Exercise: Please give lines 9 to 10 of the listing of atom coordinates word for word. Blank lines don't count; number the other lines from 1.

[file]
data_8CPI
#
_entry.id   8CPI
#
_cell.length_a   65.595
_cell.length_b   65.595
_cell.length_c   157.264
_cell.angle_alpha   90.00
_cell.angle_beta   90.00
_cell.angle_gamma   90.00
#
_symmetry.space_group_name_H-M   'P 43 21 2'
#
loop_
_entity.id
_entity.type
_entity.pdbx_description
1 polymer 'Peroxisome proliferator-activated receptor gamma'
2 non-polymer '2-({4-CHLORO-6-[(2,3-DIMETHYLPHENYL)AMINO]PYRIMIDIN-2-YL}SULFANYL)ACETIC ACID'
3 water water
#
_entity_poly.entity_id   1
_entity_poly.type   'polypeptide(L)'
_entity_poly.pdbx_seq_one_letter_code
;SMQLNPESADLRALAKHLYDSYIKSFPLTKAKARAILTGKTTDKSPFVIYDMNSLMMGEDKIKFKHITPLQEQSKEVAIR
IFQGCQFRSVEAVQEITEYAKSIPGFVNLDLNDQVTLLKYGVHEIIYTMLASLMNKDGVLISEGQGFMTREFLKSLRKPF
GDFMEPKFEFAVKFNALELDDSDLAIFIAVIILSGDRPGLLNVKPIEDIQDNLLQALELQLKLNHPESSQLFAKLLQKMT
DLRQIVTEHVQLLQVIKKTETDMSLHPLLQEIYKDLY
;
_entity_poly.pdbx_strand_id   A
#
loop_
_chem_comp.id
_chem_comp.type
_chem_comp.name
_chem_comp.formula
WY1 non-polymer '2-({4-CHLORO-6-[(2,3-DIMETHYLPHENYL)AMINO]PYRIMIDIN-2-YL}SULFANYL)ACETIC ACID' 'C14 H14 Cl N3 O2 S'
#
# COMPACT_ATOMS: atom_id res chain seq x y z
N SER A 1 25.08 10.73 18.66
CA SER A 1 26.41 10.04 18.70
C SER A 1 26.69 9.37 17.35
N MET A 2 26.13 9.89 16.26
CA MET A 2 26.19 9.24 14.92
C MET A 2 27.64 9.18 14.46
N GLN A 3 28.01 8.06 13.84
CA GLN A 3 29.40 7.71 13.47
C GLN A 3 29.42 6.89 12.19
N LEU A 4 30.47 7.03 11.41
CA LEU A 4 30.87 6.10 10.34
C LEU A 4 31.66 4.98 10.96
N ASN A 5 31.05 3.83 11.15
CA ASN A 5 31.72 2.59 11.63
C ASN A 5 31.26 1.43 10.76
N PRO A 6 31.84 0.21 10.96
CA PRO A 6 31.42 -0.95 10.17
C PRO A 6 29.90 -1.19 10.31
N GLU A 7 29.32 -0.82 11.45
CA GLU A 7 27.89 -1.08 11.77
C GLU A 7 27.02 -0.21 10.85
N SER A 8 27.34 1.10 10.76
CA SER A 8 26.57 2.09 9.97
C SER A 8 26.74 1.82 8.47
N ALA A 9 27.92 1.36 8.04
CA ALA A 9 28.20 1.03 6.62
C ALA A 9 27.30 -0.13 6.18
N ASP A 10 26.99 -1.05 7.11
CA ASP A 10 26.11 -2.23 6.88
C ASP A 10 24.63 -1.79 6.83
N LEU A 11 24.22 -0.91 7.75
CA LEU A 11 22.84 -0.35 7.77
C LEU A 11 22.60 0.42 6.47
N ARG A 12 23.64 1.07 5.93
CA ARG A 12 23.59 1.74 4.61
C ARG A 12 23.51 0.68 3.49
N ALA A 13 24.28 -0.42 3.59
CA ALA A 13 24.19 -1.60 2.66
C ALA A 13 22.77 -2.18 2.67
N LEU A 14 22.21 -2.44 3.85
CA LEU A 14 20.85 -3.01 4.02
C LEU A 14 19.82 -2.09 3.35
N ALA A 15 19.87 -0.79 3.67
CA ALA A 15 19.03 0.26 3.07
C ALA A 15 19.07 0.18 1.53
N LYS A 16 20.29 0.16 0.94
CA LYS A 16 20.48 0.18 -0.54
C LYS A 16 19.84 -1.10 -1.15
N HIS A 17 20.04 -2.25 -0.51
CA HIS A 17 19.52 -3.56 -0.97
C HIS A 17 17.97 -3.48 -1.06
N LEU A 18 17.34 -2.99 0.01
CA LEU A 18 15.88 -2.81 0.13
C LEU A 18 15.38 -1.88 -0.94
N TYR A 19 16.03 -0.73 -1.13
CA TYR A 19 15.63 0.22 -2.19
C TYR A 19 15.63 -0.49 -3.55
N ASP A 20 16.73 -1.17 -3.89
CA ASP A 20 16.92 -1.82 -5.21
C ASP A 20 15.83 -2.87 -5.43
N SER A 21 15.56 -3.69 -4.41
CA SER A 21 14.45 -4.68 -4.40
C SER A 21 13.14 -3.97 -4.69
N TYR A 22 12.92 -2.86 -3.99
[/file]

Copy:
_cell.angle_beta   90.00
_cell.angle_gamma   90.00